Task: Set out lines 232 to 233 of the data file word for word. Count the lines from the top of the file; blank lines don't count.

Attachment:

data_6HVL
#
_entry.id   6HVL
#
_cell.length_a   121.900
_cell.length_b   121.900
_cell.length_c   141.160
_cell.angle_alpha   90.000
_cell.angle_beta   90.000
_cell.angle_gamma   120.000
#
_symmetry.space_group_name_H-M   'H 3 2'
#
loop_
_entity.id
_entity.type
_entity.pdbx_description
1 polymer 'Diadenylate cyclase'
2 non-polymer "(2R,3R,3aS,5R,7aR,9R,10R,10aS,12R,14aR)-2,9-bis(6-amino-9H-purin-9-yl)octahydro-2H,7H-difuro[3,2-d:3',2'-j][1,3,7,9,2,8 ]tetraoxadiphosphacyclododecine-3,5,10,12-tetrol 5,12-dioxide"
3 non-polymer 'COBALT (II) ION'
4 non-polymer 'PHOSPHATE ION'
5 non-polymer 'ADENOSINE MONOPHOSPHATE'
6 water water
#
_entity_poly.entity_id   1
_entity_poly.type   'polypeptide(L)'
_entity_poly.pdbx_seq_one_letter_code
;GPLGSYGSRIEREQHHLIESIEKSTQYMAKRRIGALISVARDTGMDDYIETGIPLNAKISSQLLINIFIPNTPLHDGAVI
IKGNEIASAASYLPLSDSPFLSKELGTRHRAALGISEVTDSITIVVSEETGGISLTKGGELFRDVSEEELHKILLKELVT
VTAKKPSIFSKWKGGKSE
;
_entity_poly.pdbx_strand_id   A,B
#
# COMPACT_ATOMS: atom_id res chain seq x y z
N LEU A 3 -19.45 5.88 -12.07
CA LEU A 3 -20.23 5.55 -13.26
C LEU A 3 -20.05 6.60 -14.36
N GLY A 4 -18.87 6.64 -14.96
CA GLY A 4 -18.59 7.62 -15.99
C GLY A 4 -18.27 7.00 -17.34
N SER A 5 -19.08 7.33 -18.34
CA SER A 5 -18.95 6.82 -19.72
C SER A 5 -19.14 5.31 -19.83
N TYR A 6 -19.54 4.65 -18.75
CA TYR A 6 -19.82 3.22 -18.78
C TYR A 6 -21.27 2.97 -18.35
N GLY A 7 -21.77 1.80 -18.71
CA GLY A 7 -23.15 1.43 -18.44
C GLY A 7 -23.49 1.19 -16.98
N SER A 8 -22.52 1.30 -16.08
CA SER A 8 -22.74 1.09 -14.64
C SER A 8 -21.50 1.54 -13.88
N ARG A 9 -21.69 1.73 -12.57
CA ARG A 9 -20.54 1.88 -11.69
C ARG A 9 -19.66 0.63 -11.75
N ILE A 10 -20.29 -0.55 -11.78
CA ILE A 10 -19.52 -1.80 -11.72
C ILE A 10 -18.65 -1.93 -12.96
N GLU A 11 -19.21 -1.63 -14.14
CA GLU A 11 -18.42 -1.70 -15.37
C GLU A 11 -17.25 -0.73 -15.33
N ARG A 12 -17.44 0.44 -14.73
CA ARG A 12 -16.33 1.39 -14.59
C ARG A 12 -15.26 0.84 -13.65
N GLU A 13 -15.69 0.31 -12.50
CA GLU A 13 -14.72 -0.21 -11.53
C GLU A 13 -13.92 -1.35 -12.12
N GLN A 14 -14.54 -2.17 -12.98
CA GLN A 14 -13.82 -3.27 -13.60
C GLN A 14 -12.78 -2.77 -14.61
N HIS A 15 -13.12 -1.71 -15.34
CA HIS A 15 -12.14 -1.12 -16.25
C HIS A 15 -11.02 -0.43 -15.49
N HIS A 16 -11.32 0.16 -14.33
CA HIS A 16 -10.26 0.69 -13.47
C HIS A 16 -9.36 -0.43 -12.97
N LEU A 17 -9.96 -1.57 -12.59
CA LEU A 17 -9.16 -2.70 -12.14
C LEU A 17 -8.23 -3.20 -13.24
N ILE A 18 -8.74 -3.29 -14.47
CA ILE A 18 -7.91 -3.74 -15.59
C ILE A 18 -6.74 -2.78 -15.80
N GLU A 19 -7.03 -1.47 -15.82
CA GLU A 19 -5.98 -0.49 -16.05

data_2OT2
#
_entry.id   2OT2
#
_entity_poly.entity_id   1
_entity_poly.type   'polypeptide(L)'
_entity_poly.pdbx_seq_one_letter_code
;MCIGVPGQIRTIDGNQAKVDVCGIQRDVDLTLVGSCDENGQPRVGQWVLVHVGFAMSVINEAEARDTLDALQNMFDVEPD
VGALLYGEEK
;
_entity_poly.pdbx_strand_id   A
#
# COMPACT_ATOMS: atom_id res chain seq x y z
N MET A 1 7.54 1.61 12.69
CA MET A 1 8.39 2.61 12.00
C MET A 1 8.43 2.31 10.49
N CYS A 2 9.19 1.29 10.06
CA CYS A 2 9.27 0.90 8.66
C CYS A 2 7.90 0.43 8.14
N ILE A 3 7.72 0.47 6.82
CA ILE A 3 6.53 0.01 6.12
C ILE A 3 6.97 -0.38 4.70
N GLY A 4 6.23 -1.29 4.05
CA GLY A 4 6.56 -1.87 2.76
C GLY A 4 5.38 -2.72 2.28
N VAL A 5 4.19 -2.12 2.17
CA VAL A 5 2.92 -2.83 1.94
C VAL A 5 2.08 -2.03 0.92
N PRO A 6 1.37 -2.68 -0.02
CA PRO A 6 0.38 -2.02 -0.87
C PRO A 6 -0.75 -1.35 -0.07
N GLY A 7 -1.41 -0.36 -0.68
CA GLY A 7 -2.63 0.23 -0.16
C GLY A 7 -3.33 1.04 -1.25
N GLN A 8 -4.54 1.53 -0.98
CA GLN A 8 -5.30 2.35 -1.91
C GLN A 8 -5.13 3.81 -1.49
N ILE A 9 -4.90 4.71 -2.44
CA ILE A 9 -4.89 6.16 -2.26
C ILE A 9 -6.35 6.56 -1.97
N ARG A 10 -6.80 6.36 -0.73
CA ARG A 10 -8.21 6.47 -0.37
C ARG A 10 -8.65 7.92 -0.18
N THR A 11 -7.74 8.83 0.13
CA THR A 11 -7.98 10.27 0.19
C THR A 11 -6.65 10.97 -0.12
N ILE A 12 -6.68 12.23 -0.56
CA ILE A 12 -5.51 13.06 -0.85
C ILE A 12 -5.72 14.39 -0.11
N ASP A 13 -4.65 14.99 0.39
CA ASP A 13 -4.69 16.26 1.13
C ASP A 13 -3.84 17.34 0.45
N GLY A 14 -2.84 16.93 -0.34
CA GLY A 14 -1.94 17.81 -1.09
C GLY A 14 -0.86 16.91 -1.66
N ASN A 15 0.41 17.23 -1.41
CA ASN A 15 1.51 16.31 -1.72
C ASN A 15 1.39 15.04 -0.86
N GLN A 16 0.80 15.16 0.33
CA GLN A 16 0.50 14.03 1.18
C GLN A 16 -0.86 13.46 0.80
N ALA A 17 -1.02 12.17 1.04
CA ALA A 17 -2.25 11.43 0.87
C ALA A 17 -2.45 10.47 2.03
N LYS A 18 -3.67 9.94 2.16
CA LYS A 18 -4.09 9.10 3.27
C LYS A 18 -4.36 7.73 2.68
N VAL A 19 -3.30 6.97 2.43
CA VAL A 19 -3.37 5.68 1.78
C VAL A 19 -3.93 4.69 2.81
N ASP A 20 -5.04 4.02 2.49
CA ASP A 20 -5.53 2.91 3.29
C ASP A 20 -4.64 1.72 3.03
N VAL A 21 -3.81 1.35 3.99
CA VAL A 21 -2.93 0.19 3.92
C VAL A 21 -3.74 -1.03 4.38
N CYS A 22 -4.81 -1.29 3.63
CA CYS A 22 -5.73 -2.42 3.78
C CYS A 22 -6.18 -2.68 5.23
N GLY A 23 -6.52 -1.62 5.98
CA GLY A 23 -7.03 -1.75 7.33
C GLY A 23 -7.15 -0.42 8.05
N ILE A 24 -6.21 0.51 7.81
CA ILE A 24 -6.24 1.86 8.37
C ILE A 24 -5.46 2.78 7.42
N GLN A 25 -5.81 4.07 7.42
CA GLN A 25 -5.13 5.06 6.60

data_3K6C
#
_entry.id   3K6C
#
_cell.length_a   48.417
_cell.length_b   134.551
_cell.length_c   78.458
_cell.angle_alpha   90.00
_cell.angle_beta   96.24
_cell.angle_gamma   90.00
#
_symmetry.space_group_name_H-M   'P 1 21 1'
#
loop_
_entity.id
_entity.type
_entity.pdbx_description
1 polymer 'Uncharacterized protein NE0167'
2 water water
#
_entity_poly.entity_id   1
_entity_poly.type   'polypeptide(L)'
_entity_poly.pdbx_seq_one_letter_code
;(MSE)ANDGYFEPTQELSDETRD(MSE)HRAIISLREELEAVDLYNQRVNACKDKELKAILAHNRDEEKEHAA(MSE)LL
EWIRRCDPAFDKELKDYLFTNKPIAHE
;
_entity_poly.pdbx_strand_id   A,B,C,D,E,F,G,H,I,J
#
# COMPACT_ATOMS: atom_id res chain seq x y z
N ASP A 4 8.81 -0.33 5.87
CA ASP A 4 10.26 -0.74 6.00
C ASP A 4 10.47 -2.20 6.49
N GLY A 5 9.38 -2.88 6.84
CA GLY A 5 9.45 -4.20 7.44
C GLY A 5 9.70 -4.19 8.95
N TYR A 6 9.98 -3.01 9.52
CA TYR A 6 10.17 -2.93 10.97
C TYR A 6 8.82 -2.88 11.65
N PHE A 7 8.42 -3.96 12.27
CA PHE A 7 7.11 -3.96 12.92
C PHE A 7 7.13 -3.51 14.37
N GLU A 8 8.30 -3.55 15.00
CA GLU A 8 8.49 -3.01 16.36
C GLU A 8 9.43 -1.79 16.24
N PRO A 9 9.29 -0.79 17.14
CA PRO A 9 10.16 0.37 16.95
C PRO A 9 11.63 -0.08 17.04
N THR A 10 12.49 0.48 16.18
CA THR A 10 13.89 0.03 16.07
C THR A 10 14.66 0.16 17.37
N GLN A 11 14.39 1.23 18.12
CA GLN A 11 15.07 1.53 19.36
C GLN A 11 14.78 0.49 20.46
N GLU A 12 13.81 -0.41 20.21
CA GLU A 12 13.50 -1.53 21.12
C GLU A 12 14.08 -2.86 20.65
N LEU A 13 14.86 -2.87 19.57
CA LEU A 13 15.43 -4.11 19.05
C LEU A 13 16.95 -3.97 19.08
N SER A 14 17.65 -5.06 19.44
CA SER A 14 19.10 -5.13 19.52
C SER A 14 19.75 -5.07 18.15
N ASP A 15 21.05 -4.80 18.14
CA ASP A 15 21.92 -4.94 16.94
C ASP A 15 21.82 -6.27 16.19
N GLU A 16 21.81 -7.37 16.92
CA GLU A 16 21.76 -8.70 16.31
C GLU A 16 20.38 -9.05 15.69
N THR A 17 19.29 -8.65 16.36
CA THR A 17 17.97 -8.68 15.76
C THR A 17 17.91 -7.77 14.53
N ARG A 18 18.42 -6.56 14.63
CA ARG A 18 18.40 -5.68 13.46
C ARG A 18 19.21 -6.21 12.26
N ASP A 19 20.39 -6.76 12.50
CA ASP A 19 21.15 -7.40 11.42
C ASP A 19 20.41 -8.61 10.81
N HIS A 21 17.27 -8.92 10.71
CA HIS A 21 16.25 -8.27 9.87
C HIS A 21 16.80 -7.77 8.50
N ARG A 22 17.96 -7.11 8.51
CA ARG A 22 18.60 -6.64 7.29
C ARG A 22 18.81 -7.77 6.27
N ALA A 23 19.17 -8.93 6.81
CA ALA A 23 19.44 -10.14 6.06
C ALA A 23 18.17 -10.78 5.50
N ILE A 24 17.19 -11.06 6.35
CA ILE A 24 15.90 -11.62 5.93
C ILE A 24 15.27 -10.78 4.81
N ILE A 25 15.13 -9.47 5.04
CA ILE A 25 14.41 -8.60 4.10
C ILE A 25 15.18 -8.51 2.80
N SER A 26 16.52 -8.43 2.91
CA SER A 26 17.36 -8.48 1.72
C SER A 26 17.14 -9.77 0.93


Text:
CA SER A 14 19.10 -5.13 19.52
C SER A 14 19.75 -5.07 18.15